There is no WWII battle more famous than the Battle of the Bulge. It was more widely referred to initially as the Ardennes Offensive. The German code name for it was Watch on the Rhine.
To put the battle in context: D-Day has come and gone; The Netherlands have been liberated and Antwerp captured; Operation Market Garden, and Montgomery's pet project, was a spectacular failure. As the allies approached Germany, resistance grew.
But Market Garden was not Monty's biggest failure. Antwerp was. Monty took Antwerp and then turned his eyes East. He failed to liberate the north side of the Schelt, the long inlet that gives Antwerp access to the sea. It was up to the Canadian's to clear the Schelt, which they did at great cost, giving the allies their first really useful port. Antwerp was the target of the Ardennes Offensive.
Here are the player: At the top: Churchill; Roosevelt, Hitler, DeGaulle (a general pain in the ass) and Stalin. Below Roosevelt was Eisenhower and under him Montgomery, Patton, and Bradley who was in over-all charge on the ground. In the East: Manteuffel, Model, Sepp Dietrich, and most famously, Pieper of the Waffen SS) .
The SS, originally Hitler's body guard, had grown and become an army of itself: the Waffen SS (weaponized SS) . They were famously lead by Pieper, a fanatical Nazi (Pieper survived the war, spent 11+ years in jail; and retired until the French Resistance caught up with him 20 years later and killed him) led the best equipped Panzer division in the battle.
Eisenhower ran the overall show. He has three squabbling generals to deal with. Montgomery was a ass, who thought only of British and personal glory. Montgomery would push for certain tactics, sometimes with good reason, but always prefaced every suggestion with "Put me in charge". Patton was famously arrogant and head strong. And Bradley was a wimp. Bradley did not figure much in the battle because he had head-quartered himself in Luxembourg and was out of touch with events.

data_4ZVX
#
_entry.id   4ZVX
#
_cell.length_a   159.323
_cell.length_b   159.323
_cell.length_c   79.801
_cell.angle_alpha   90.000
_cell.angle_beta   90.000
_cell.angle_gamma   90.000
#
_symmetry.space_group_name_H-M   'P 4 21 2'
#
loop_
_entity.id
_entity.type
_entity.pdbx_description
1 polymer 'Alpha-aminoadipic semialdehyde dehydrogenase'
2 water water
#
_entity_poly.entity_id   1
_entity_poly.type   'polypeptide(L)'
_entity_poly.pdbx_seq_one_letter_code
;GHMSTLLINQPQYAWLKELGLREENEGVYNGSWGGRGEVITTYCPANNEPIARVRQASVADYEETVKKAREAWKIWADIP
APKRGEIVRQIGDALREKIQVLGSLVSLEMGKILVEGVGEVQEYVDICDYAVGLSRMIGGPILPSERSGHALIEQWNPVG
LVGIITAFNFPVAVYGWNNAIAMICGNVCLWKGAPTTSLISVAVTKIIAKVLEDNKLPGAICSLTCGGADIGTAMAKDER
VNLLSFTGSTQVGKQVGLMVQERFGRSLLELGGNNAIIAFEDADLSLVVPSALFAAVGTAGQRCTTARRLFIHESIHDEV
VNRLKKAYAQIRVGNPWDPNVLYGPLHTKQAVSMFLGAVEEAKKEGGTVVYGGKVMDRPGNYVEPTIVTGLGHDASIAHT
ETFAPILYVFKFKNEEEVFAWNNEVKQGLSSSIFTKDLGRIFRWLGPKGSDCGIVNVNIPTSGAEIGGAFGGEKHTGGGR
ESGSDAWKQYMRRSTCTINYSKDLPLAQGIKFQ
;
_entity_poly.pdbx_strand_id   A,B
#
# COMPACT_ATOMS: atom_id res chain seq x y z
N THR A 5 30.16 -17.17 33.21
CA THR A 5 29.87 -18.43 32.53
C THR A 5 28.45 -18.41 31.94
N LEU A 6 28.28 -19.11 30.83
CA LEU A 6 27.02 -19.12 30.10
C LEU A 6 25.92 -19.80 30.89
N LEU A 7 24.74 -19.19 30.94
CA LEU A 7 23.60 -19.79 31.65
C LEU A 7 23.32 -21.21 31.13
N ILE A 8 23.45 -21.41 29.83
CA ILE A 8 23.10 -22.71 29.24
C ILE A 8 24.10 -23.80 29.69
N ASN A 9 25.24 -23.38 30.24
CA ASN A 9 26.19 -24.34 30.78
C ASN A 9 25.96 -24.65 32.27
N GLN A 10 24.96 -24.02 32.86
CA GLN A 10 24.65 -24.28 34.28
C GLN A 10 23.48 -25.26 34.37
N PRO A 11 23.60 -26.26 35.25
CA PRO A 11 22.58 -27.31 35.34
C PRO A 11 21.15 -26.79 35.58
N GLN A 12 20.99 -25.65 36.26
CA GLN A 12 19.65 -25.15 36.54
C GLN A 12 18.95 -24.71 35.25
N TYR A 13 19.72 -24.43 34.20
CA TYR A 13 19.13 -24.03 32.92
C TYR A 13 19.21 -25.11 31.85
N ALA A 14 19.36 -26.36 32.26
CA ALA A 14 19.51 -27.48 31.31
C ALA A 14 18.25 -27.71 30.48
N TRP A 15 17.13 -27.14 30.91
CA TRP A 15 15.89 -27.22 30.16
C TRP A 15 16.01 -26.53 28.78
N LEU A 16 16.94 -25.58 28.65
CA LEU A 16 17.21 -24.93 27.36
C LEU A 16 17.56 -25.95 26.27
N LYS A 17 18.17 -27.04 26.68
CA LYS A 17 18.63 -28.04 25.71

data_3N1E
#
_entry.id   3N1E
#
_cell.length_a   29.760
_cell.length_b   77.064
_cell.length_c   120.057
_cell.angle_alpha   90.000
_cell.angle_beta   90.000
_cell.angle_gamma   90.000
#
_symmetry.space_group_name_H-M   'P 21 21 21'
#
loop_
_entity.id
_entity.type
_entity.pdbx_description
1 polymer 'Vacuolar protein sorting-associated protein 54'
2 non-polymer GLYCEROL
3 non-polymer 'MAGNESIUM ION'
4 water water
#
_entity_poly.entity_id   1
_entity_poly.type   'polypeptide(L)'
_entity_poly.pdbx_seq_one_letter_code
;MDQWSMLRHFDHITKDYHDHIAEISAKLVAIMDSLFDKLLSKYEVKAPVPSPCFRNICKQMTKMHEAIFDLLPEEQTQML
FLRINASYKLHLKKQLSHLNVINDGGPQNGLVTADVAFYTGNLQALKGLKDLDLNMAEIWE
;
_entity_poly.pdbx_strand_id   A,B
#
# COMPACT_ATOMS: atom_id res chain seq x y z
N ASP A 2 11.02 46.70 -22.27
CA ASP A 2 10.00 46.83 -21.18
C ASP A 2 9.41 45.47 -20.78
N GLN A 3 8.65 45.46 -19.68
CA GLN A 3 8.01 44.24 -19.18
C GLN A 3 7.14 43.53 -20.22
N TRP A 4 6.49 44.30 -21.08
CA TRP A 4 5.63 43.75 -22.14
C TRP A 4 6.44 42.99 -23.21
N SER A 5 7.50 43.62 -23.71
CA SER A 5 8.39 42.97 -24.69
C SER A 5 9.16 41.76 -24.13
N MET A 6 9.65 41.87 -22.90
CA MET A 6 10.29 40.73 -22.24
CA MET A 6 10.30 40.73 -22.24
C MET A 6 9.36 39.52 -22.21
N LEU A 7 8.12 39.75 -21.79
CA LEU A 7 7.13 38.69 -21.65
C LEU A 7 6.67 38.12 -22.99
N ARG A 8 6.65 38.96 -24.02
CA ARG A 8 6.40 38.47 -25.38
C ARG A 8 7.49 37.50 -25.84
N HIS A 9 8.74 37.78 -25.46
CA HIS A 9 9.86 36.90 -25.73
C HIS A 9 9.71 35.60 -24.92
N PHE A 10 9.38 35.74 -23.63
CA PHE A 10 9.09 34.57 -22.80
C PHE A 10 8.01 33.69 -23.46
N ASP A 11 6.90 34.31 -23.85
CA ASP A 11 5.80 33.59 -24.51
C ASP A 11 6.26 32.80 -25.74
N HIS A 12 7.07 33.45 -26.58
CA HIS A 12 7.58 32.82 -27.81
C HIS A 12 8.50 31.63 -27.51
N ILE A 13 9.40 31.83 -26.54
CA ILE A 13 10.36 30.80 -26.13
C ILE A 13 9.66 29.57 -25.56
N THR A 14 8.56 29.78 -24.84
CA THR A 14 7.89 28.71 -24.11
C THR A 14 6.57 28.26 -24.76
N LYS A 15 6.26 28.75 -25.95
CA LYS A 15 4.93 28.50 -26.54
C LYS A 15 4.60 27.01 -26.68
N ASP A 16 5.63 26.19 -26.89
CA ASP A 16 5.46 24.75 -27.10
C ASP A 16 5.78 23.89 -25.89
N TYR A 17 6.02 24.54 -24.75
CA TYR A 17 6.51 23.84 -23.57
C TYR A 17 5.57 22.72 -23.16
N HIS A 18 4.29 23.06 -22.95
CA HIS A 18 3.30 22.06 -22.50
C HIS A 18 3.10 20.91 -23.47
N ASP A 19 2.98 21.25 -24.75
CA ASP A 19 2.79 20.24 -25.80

Bradley felt scapegoated because he was the one who thought that no offence could come from the Ardennes. But it did come.
The book was an engrossing read. The horrors of war come through strongly. A minor example: US dead soldiers were booby trapped by fleeing Germans. Death was everywhere. Everyone knows the final outcome of the most costly battle in US history.
If you have seen the movie, you are probably aware of the Massacre at Malmedy. In it, Peiper's men shot 84 US POWs in a field. In point of fact, the Germans shot just about everyone: POWs, locals thought to be in touch with the resistance, locals in general, and occasionally, each other. But Malmedy was big news and the American division that saw it returned the favor in kind. In one incident, twenty German's were under fire and decided surrender under a white flag. The American's waved the first man out, and then the rest followed. When the Germans were all out and exposed, the senior American gave the command, and they were all machine gunned. This had one positive effect: The German's would do almost anything to avoid having to surrender to that American division.
A military side note: the deadliest weapon in the battle field of Europe was not the tank or the machine gun, or artillery. It was the humble mortar.
Prior to the war's beginning, high frequency electronics was just getting off the ground. Television was introduced during the 1936 Olympics. Another development linked to television was not for public consumption; became England's secret weapon; and played a role in the Battle of the Bulge.
Perhaps the best kept secret weapon of the battle was Pozit. It is better known today as a ground proximity fuse. Since artillery was invented, gunners knew that a shell that exploded overhead was far, far more deadly that one that augers into the ground and explodes. It was possible to do this without Pozit, but it was tricky at best. Pozit used a small single purpose radar signal to detect the ground approaching and trigger the explosion, typically about 30 feet above ground. It worked every time. One well place shell could kill everyone on a 100 meter radius that was not protected. Pozit had a very large effect on German morale as well as battle field outcomes.
Another short remark about Montgomery: he was so pig-headed about getting overall ground command in the European theatre (which would never, ever happen… the Americans would never allow it) that he came within a word or two of losing his job. He railed against Eisenhower to an aide who had just come from Ike. The aide said Ike might replace him. "Replace me with who?!" asked Monty. The aide mentioned a name. Monty shut up, apologized as only a Brit can, and resigned himself to history.
The index in weak in this book, but otherwise a really educational and sobering read.
Lee Moller is a life-long skeptic and atheist and the author of The God Con.